I’ve read about this film for years and am happy to finally see it.

    http://youtube.com/watch?v=1Ufp02FJnuU&feature=related

  16. Ken Hanke

    I recently saw Peckinpah’s “Cross of Iron” and found it as good as any antiwar movie and better than most.

    It’s one I’ve never seen, but if memory serves, it conforms to the pattern of being made in peacetime (isn’t it slightly post-Vietnam?) and dealing with an earlier war in any case (WWII).

  17. Ken Hanke

    William Klein’s MR FREEDOM is coming out tomorrow, and is a must see.

    I have a hunch I need to see this film (along with Southland Tales, albeit for different reasons).

  18. “I have a hunch I need to see this film (along with Southland Tales, albeit for different reasons).”

    It would be a perfect Courtyard presentation (hint hint).

  19. Ken Hanke

    It would be a perfect Courtyard presentation (hint hint).

    Assuming Carlos wasn’t run over (repeatedly) by angry Salo viewers.

  20. Jonathan Barnard

    I think the best anti-war films are the ones that get their message across without ever seeming to lecture. “Full Metal Jacket” is a good example.

  21. Ken Hanke

    I think the best anti-war films are the ones that get their message across without ever seeming to lecture.

    I don’t know if those are invariably the best, but they’re certainly the most effective. The risk, of course, is that the film may be taken the wrong way.

  22. Louis

    “The key to all this anti-war creativity is that all of these films were made in a time of domestic peace. You’ll find less such films as World War II draws nearer, and you’ll find no anti-war films at all during World War II itself.”

    So I’m reading Robert Mitchum’s biography, by Lee Server–’Baby, I Don’t Care’–and I come across this passage on page 88-89 about THE STORY OF G.I. JOE, released in 1945:

    “THE STORY OF G.I. JOE” contains no flag-
    waving, no self-rightiousness. War is
    presented in humanistic terms as a dangerous
    and unbearable endeavor that will more than
    likely destroy you. One by one the
    characters in G.I. JOE lose their lives or,
    in the case of Sergeant Warnicki, their
    minds. Having little connection to the
    countless propaganda films that preceded it,
    G.I. JOE was a movie that offered the armed
    services ‘no recruitment value.’ Young boys
    would not be rushing to join up upon seeing
    this one. It was purley and simply an
    antiwar film, a daring approach by Wellman
    and Cowan with the war still very much in
    progress at the time of shooting.”

    Can this assessment be accurate? Either way, THE STORY OF G.I. JOE just moved to the top of my list of movies I need to see.

    Have you seen it?

    As an aside, I didn’t know that Mitchum wrote and produced a movie made in Asheville in 1958–THUNDER ROAD. Another must-see going onto my list.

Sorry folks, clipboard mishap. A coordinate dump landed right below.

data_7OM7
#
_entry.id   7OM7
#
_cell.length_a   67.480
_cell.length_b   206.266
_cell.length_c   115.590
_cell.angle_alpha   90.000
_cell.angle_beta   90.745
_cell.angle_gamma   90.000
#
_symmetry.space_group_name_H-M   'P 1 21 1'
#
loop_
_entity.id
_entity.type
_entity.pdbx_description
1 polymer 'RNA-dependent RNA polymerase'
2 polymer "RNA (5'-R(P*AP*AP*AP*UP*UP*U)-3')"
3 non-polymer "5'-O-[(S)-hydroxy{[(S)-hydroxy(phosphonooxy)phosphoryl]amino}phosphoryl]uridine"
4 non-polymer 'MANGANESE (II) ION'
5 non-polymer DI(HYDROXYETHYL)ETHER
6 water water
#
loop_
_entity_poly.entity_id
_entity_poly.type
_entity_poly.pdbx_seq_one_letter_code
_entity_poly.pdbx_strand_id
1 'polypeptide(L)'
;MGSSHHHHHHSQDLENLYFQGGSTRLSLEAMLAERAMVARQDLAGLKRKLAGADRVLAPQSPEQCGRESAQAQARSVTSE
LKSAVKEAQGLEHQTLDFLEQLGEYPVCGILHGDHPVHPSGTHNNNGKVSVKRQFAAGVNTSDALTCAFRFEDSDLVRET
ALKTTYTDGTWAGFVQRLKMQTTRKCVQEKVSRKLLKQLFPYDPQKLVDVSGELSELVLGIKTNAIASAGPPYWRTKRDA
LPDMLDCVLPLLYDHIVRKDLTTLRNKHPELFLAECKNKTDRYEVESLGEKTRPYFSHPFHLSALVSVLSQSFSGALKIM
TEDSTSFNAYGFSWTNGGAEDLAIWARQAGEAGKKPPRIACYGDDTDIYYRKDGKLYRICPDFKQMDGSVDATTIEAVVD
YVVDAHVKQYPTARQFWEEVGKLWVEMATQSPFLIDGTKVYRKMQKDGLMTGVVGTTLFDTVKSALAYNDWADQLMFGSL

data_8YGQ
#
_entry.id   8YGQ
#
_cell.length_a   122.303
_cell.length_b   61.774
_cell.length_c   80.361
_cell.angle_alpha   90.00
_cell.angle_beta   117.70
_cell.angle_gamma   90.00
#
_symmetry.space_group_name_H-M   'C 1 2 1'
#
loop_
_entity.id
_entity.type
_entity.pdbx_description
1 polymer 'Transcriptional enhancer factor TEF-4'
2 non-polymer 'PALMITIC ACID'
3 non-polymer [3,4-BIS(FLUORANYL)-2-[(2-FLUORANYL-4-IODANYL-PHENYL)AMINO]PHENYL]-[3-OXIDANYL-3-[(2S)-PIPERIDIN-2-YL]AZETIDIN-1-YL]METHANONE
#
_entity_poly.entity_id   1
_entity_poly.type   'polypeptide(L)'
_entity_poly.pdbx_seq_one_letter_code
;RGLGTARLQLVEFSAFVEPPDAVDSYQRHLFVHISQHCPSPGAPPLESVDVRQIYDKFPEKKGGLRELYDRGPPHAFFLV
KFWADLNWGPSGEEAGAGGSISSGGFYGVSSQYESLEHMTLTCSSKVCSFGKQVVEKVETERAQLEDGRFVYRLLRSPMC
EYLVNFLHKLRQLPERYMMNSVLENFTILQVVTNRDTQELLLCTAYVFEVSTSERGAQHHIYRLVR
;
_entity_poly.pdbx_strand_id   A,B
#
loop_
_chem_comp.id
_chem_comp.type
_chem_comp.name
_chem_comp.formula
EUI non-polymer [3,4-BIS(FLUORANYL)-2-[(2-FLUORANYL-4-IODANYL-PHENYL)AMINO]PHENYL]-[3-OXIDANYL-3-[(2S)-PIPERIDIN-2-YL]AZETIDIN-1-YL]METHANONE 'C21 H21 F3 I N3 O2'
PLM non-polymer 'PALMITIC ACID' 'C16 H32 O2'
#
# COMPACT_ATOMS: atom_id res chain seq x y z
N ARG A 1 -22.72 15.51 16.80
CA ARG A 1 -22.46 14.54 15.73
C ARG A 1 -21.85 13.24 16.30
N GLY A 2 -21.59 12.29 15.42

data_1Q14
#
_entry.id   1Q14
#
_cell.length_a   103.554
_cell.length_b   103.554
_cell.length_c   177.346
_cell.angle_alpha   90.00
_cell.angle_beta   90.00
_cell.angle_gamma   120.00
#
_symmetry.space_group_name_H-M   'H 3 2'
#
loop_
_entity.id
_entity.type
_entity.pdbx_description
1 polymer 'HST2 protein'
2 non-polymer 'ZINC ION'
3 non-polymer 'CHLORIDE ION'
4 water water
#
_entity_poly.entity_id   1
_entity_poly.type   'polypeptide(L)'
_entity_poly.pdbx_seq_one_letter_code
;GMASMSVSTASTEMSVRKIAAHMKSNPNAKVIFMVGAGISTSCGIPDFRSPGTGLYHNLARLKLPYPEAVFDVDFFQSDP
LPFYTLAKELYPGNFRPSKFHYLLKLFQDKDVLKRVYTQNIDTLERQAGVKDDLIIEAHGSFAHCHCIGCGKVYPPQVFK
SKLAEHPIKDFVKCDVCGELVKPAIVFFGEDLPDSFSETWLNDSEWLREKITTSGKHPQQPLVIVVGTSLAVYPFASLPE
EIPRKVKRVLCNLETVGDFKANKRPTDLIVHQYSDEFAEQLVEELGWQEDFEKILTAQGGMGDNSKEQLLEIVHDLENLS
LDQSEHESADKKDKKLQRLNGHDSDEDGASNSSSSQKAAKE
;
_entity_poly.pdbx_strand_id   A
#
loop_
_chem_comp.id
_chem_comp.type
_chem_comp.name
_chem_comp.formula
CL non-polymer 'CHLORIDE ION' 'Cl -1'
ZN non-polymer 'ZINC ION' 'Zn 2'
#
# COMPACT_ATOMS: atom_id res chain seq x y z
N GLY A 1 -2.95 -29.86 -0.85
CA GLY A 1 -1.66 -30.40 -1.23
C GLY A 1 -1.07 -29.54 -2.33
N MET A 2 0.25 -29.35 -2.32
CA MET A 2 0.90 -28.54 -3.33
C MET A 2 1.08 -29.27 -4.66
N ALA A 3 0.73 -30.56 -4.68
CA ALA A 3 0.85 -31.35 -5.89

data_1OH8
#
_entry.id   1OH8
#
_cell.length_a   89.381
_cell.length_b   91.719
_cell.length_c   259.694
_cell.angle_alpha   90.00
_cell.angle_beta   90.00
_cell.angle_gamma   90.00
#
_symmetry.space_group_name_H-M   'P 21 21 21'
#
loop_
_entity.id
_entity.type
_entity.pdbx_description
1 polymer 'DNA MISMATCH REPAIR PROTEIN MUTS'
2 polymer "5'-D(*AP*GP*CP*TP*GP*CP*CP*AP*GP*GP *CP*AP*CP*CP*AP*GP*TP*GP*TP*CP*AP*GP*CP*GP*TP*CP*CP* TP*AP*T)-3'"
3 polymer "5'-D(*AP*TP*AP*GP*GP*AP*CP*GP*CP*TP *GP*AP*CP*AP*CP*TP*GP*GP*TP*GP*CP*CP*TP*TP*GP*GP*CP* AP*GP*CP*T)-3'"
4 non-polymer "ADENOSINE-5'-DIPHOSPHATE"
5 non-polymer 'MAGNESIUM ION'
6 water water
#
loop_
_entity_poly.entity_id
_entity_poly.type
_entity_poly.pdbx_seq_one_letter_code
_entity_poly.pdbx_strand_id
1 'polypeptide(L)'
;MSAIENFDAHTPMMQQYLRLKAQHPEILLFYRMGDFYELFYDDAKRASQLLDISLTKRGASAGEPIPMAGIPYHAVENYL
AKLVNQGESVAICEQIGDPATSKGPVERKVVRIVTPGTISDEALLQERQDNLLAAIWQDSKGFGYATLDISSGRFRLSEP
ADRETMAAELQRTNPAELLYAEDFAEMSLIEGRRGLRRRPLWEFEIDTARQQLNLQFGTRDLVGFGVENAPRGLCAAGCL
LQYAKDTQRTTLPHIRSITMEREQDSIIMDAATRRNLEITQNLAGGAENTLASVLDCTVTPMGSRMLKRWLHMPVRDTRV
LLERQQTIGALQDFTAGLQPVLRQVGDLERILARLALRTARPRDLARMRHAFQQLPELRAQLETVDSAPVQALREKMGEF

The biography is quite entertaining. When Mitchum started out in movies he appeared in 19 of them–in 1943 alone!

  23. Ken Hanke

    Can this assessment be accurate? Either way, THE STORY OF G.I. JOE just moved to the top of my list of movies I need to see.

    It’s years and years since I saw the film, but I’d call the assessment accurate, but overstated a bit. If memory serves, it doesn’t glamorize war (unusual during WWII), but I don’t know if I’d call it outright anti-war.

  24. Jim Shura

    Ken,

    I have always loved your reviews because we seem to have similar tastes. Trust me when I say that I will eat my young if you feel Cross Of Iron is a waste of your time.

    The novel the film is based on was written by a German veteran after he returned home from Siberia in the 50′s.

    I saw it in the theatres when I was 13 and I have never forgotten the looks on the faces of the exiting patrons.

  25. Ken Hanke

    I have always loved your reviews because we seem to have similar tastes. Trust me when I say that I will eat my young if you feel Cross Of Iron is a waste of your time.

    Nothing so drastic is called for! You have, in any case, convinced me to give it a look. Thank you.

  26. DrSerizawa

    Okay. I’m really late on this and no one will probably read it, but as a Vietnam Vet and a Libertarian who detests both major political parties I can tell you why recent anti-war movies stink.

    These movie makers are hypocrites. They are not anti-war as much as they are anti-Republican War. In 2010 with President Obama carrying out Bush’s war policies all these people who were so vocal are now silent. The public is not a bunch of fools and they easily detected this phoniness. Hence the movies tanked.

    The soldiers are recurringly depicted as mind damaged victims which is an insult. They are people that overcome the most horrid experiences and I’ll put their average intelligence and mental health against any group of Hollywood people you want.

    The partisan nature of these movies creates their own failure. When one is a political partisan he fills his diatribe with falsehoods and hyperbiole. People detect this and once again reject whatever message the moviemaker intended.

    I can tell you that as a Vet the most effective anti-war movies are those that strive to be accurate. War is an activity that does not require embellishment to depict the utter horror it is. War itself is over-the-top. “All Quiet on the Western Front” is monumentally more effective than all the recent partisan efforts. Hamburger Hill is 10 times more effective than Stone’s ridiculous “Platoon”. Why? “Platoon” was a fairy tale. Hamburger Hill was as accurate a depiction as you are likely to find. Make your legislators watch those two movies the next time they are ready to vote to go to war.

    Sorry for the rant, but these insulting recent movies just burn me.